My name is Fairuza. I live in Tehran, Iran with my parents before I moved out to go to college. My name means "women of triumph", and here is the story of that.
She fought for liberation and the right to go to the university of her choice. She believed anything you believe in is worth fighting for.
In 1979, my mother become one of the many protestors standing outside the University of Tehran in Iran.
Almost 40 years later, I followed in the footsteps of my mother to earn an education . I earned it for me, my mother, and almost 50% of Iranian women that were denied education during Shah's reign.
After receiving my Bachelor's degree at the University of Tehran, I was eager to visit my sister, who I hadn't seen in years after she moved to the United States.
I have faith that you will do great things as we have taught you.
So... I was thinking that since I graduated college and all... if I could move to the US?
All I had to do left was to convince my parents to let me go...
Move where!! You're going to leave me alone with her!?
After finally convincing my parents to letting me go, I packed my bags, grabbed a few photos and flew to visit my sister in New York.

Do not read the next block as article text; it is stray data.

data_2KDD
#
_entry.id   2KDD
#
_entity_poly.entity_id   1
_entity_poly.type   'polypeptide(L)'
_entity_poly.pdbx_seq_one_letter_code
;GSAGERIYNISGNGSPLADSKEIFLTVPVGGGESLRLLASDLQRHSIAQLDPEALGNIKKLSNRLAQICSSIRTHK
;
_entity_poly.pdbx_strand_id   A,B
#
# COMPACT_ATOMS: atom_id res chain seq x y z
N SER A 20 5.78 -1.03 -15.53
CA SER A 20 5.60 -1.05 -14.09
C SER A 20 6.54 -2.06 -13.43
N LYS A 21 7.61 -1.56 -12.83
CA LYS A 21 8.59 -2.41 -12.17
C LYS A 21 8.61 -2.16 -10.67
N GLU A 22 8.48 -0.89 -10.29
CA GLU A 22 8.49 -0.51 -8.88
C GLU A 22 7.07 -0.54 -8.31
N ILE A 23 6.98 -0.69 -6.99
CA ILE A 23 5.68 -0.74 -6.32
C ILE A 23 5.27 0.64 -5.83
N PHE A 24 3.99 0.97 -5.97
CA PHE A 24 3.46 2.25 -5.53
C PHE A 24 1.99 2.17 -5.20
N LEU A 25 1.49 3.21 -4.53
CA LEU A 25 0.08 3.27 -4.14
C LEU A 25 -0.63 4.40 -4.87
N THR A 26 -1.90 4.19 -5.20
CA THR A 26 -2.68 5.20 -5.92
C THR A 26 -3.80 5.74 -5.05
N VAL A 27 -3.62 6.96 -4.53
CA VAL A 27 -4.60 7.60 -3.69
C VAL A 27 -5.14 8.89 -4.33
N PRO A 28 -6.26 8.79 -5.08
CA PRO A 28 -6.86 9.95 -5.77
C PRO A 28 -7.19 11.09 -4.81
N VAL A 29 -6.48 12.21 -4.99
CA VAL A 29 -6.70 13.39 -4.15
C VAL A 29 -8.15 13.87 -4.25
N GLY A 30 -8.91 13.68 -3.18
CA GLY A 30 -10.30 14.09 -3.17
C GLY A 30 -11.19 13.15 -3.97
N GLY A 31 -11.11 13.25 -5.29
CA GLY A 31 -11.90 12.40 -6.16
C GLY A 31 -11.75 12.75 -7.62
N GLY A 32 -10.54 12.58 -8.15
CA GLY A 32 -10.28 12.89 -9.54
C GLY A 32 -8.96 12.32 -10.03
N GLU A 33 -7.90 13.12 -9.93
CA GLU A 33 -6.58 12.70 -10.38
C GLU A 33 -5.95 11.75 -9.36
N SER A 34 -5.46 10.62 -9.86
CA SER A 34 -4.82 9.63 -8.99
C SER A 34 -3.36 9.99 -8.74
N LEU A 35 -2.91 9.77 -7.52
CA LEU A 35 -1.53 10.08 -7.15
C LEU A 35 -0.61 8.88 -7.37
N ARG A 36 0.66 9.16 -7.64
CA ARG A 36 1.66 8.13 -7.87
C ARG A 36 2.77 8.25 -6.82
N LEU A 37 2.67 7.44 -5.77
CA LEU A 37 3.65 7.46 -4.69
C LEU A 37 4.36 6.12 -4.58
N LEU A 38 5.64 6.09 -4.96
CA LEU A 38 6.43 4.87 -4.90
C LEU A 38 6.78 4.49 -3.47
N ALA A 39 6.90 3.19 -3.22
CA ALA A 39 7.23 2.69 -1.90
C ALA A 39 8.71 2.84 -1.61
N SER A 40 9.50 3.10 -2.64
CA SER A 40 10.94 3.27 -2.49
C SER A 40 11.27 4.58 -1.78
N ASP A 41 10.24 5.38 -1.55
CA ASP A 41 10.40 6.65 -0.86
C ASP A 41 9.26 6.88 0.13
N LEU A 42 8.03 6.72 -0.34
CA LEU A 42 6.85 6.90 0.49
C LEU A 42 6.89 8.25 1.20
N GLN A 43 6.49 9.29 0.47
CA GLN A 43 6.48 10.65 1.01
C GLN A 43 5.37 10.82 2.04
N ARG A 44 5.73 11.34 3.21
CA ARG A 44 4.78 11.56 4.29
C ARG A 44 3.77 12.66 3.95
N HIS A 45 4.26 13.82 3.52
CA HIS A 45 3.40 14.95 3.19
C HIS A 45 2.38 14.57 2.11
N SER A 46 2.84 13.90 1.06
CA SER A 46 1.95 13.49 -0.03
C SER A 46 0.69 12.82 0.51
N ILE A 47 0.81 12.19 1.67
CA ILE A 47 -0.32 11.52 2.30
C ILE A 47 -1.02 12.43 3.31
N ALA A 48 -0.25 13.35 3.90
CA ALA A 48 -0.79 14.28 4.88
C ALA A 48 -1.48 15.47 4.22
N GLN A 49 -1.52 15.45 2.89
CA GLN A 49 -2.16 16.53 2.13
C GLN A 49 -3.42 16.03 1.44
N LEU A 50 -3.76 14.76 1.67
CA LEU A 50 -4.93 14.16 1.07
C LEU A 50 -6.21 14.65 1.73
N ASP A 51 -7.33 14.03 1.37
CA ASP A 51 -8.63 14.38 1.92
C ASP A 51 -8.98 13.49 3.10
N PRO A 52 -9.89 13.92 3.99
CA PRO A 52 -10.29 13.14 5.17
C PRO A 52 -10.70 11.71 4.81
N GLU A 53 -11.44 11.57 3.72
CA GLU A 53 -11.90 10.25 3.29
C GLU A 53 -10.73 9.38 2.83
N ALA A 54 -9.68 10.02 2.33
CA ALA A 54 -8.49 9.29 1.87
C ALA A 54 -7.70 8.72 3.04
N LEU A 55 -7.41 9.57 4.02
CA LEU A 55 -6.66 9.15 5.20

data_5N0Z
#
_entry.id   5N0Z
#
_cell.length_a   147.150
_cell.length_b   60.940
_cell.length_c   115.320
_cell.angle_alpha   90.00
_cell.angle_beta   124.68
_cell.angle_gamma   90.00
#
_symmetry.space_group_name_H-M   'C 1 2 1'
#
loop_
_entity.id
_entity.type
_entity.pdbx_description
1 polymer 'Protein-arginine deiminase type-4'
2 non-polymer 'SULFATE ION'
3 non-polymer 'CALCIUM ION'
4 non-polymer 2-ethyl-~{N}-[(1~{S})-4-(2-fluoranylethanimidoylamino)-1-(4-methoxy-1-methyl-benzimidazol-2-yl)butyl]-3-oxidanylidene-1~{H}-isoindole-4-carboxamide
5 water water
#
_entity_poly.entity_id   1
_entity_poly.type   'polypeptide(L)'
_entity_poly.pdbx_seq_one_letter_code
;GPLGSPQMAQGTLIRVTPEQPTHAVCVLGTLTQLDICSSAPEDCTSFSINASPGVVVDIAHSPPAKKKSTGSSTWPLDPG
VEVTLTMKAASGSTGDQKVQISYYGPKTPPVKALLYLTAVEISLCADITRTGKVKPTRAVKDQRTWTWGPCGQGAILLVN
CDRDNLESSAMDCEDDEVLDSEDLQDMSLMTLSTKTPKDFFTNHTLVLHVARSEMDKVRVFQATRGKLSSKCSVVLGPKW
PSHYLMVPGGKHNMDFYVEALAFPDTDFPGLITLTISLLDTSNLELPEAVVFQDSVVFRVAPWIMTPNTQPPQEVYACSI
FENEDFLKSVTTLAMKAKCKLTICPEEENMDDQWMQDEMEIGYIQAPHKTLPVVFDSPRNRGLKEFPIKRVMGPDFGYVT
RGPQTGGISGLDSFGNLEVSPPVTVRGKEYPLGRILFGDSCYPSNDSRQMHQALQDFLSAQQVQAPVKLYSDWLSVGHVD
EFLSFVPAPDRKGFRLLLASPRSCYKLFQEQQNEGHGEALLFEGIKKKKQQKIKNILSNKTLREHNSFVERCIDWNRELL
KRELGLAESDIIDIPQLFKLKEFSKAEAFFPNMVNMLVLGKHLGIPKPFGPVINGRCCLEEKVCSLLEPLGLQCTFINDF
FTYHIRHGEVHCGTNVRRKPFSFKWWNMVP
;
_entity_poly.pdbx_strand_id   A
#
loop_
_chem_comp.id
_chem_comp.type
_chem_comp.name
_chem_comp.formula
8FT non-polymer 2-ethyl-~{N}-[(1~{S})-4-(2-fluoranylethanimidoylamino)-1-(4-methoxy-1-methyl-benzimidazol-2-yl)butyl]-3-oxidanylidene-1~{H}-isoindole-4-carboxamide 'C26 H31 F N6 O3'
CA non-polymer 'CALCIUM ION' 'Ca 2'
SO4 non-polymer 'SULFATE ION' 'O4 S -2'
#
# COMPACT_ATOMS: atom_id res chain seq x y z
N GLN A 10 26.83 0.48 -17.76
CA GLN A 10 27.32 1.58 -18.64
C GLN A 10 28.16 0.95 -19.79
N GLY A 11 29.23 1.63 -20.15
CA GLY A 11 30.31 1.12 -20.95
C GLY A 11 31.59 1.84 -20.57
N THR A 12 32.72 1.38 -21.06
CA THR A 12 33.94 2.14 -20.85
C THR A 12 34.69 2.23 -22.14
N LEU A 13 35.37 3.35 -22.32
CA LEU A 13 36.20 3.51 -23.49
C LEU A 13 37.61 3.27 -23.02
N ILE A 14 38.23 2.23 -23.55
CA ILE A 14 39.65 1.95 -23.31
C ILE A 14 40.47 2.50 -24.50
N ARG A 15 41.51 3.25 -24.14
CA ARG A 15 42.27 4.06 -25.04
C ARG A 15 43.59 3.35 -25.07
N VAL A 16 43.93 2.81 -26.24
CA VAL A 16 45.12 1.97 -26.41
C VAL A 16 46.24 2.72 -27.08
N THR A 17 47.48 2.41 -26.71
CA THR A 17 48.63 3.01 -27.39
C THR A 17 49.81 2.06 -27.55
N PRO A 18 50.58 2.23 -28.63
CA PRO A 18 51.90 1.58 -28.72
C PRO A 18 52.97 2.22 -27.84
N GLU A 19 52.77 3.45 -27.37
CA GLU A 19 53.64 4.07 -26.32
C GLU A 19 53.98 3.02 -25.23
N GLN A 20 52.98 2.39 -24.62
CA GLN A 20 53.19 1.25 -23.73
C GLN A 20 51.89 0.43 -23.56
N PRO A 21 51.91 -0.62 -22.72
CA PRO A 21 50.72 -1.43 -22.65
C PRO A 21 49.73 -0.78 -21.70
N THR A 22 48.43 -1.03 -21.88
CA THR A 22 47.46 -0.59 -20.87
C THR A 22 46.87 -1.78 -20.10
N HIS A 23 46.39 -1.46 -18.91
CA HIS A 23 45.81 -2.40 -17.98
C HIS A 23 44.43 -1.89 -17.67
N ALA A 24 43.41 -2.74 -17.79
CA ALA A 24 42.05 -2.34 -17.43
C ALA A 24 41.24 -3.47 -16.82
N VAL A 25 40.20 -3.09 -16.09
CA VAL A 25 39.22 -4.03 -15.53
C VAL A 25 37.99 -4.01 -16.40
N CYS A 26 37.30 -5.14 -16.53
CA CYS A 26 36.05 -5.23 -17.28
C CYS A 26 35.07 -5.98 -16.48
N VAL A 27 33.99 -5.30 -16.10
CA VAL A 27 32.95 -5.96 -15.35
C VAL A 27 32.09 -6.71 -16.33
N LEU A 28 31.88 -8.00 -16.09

I felt like a had gained a new sense of confidence that I had never felt before. I felt free to do what I want, and I felt like I could walk with pride because women in Iran can not travel without a "male guardian's permission".
I noticed a coffee shop as I was walking and decided to stop in and rest for a little.
As I sat drinking my coffee, a woman approached me.
She asked if she could sit down, and I said yes for no reason other than to have some company. I felt unsure whether or not this woman was staring at me because of my clothes like so many have. I guess it's a lot different when most people around you aren't accustomed to Iran's traditional garments.